Are you planning to get married in France? Tips on how to choose your photographer

One of the important decisions that you’ll be looking forward to making long before your actually wedding day is who to choose as your wedding photographer. In this article I am hoping to give you a few tips and pointers to help you work out how to choose:


Long after your wedding day has been and gone what is left to remind you of your special day? You may have kept your dress and the flower decoration from your cake but it is the images captured and created by your photographer that remind you of all the details of the day, that you will hopefully treasure for a lifetime.

Make a list of photographers that seem to fit your criteria for both style and budget.

Research their websites, ask for references from them and then choose to meet with those who you think fit the bill. For example, are you looking for someone to take group photos or are you looking for a photo journalistic style of the whole day from the brides dress and hair preparations, right through till the evenings festivities?

Look carefully into what is being offered in the ‘package’.

Some photographers offer images on CD, but are those images than you can print or is it a sideshow that you can view on your PC or TV that you can’t print.
What type of album or photo book is being produced and how many images will appear in it? Ask to see an example of the finished product so you can see the print quality.

How easy is it for family and friends to see and buy the photos and how much do they cost?


Not many French photographers have private on-line viewing of images for family and friends yet, let alone e-commerce built into their sites so that you can order images, canvases and posters directly. They are catching up but if it’s something that is important to you as, for example, you have friends travelling from abroad for your big day, how can they see your photos and how can they order reprints?



Is it important for you that your photographer is bilingual?


Do you have French & English guests and if so, can your photographer help you with the group photos by speaking to all your invited guests at the crucial moment? Another great reason to have a bilingual photographer is that they can approach officials at the 'Mairie' (The town hall where the legal marriage takes place) and the church to introduce themselves and ask politely for permission to photograph throughout the ceremonies.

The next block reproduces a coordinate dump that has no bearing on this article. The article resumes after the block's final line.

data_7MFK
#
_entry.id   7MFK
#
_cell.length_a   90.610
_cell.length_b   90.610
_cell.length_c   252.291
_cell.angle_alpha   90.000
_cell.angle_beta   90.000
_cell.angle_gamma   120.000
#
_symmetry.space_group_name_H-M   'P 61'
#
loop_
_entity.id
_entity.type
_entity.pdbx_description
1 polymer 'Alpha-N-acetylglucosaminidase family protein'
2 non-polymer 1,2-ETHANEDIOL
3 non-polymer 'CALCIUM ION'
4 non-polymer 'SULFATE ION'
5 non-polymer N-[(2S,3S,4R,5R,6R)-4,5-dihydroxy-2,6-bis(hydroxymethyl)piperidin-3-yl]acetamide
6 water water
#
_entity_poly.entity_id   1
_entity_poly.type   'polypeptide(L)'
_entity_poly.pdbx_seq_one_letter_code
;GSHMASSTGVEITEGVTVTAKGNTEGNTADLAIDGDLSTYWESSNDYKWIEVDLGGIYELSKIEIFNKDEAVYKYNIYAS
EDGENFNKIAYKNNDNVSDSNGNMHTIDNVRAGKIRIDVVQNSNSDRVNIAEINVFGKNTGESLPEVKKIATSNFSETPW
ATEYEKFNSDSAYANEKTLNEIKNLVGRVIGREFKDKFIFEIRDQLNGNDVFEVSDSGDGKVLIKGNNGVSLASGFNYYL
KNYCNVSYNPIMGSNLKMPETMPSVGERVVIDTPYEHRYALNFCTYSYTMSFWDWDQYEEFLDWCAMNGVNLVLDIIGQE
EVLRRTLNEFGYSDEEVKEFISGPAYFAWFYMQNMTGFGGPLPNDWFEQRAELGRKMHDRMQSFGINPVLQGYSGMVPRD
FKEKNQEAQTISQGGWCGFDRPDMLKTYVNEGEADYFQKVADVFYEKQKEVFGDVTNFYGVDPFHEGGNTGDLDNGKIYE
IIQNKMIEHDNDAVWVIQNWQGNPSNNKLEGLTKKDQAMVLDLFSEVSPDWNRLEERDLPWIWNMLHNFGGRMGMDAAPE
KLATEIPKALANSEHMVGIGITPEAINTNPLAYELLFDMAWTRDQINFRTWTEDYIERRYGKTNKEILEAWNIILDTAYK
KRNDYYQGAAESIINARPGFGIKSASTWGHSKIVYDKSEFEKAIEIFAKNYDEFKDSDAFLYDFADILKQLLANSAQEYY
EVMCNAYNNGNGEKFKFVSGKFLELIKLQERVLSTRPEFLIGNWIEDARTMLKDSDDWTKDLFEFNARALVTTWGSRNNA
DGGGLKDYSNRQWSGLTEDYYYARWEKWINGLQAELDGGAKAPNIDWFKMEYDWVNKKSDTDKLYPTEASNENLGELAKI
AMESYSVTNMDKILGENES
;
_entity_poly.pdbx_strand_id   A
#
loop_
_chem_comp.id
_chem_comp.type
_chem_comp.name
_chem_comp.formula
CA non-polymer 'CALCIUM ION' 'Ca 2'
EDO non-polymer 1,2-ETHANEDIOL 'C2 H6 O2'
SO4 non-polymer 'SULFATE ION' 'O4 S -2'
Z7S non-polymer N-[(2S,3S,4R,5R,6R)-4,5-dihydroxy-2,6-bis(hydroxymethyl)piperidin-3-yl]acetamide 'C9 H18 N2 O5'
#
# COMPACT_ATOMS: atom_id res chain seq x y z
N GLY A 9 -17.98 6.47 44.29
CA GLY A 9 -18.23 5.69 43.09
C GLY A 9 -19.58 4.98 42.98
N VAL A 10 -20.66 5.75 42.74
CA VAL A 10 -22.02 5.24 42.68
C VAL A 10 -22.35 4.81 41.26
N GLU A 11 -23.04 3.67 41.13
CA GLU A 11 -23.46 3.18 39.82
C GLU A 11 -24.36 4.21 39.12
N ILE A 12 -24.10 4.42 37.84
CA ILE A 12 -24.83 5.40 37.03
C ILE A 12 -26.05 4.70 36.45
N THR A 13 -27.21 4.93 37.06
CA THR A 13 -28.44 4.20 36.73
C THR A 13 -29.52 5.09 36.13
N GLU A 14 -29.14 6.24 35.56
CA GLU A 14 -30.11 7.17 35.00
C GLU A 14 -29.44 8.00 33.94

French tradition of couple photography before the wedding day


Well this was a curious one to me when I was first approached to carry it out. Being English means to me, and I’m sure many of you, that the groom doesn’t see his bride in her wedding gown before the big day. It also seemed strange to me that couples wanted photos that weren’t actually taken on their wedding day. Well I have carried this out for soon-to-be-married-couples and it can be lovely moment for them, full of tenderness and intimacy. Couples are relaxed as it is only in my presence and some wonderful images have been created.

Then, following on from this pre-wedding session I have been asked to provide a range of printed photos which the bride and groom have on show at their wedding reception. It’s certainly very different from our English traditions but I can see the positives of doing it.

Meeting the photographer


Feel free to write down the questions that you’d like to ask during your meeting with the photographer and take notes if you’d like. Your photographer should always outline exactly what they are offering for you at what price and with what payment terms, in writing so everyone knows what to expect.

The more questions you ask beforehand the more relaxed and confident you’ll feel about your photographer and the skills that they are bringing to your wedding day. If in doubt, ask!


Here are a few other questions you might like to ask:

  • What is your style of photography : traditonal, photojournalistic, a mix of both?

  • Do you have backup photographic equipment in case of any failures?

  • Do you have travel or overtime charges?

  • Will you be personally be carrying out the photography?

  • Who will I be dealing with after the wedding?

  • How will you make it easy for family and friends to view and order reprints and enlargements?



Budget: Why choose a more expensive wedding photographer over a cheaper one?


Well, there can be several reasons. Like many things in life if you think that the price is too good to be true then it probably is and this can be applied to wedding photography too. Whilst good value for money is important, getting the results that you are looking for is even more so. Imagine being disappointed in your wedding photos…they simply can’t be retaken.

Much of the cost of a professional wedding photographer isn't just the actual wedding day. Wedding photojournalists, like me, can take on average 1000-2500 photos during a wedding day. I may be invited to be there from the bride’s preparations right through the day and into the early hours. With those hundreds of photos are days of work choosing the best ones, photo correction and manipulation and finally preparation of the layout of the photo book and preparation of on-line photo galleries. On average photo books feature the 350 most creative and memorable images of the day.


Take your time making your decision as this is a big one. You should never feel rushed into it.


“Remember that all professional photographers, (professional in attitude, as well as being paid for their work), want to produce the best images possible for Wedding Photography for you to treasure for a lifetime and they understand the responsibility placed on them to do everything in their power to make it happen for you.”